Movie Review – Prince Avalanche
Director: David Gordon Green
Starring: Paul Rudd, Emile Hirsch, Lance LeGault
Taking a look at director David Gordon Green’s previous films makes you a little nervous about how Prince Avalanche will turn out. Pineapple Express, Your Highness, and The Sitter weren’t exactly the greatest pieces of modern cinema. And even though I like the Rogen/Franco/Hill crew, I had my doubts coming in about how he would transfer that raunchy comedy talent to a more quirky comedy style. He had the right actors for the job, as both Rudd & Hirsch are very talented, naturally funny, and can turn on the serious when it’s called for. But now add in the fact that this film is based on the 2011 Icelandic comedy Either Way. That’s a lot of strange & unique pieces that have to fit together snugly in order for this movie to be high-quality, or at least enjoyable. And as it turns out, perhaps there were just too many odd components and not enough room for error, because if the film worked it was just barely.
Alvin & Lance are a pair of road workers in 1980s Texas. They live in a tent in the woods, bathe in the local streams, catch fish for dinner, and by day paint lines on new pavement that has been laid after a horrible forest fire. Their job is fairy monotonous, although Alvin tries to make it more exciting by playing German language lesson tapes, and Lance shares his wild stories of nights at the clubs in the city & of the various girls he has met. Alvin has a girl back home, who happens to be Lance’s sister, and he writes letters to her professing his love despite voluntarily taking this break from her & from civilization. This strange duo of lonely men work hard during the day, discuss the world at night, and try to figure out life from their own odd perspectives, all while living off the land, communing with nature, and getting drunk off spiked Ale 8.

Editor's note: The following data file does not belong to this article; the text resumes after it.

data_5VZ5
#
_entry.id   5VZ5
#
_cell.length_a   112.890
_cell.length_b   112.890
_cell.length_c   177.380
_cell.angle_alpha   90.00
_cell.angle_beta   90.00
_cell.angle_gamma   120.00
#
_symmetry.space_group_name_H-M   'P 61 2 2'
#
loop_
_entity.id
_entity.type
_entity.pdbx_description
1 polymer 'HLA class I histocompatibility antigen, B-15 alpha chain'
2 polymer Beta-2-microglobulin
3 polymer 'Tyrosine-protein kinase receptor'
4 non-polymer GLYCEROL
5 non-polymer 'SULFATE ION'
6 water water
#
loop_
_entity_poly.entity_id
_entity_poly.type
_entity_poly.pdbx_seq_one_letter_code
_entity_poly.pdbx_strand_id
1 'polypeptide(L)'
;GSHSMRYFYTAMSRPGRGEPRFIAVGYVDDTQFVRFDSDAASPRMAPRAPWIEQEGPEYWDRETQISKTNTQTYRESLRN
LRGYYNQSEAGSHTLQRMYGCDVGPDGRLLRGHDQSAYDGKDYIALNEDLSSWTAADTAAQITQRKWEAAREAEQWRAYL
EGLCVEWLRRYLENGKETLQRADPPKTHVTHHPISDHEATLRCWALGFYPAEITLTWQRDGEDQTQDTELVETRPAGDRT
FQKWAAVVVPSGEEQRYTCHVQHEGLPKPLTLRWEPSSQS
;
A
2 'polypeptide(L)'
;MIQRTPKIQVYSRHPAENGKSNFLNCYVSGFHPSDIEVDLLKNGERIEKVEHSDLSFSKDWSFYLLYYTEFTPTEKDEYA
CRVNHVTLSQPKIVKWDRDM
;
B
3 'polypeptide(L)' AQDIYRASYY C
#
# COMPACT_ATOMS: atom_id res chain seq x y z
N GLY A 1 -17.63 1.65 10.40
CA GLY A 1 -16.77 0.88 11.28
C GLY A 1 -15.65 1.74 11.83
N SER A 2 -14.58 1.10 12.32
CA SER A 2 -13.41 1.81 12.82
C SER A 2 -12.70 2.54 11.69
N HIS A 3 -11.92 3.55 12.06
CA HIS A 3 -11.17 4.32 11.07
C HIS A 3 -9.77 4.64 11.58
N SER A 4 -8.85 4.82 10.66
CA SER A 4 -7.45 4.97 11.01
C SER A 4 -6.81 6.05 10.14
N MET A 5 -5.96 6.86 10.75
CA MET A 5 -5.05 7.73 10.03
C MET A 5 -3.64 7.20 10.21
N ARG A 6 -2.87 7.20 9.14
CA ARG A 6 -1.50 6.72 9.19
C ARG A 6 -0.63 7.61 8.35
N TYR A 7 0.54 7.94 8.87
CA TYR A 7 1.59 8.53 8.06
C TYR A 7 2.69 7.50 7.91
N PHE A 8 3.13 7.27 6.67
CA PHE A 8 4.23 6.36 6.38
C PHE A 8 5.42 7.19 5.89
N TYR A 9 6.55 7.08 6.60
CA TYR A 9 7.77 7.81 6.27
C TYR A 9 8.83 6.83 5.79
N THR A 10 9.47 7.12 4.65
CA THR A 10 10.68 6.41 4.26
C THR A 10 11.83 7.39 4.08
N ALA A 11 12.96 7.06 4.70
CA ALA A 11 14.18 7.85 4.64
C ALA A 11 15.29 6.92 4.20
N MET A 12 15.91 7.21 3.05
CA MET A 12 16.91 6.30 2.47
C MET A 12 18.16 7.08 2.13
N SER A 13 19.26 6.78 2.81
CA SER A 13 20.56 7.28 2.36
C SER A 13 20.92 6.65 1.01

You better enjoy offbeat indie comedies if you want to have even the slightest chance of liking this strange film. Everything about it is just plain weird, from the one-on-one conversation to the Walden-esque forays through the woods. There’s really not an exact point to the movie and you’re not going to come away with much, but it definitely delivers a unique story from a fresh perspective, if that’s what you’re looking for. Paul Rudd & Emile Hirsch are both actually very strong, especially playing off each other, and they can make you laugh & make you feel very depressed at the exact same time. So there are parts that worked well and some solid moments, but overall the film was a little too crazy to be great. It was a bit messy, maybe a little flippant, and never really got on track. The moments between the men were hilarious and I wish the movie had centered itself on them instead of losing itself in some confusing self-indulgence, but in the end it was a quirky comedy that was good not great, one that would be hard for most people to enjoy and I doubt will leave a lasting impression.
My rating: ✰ ✰ ✰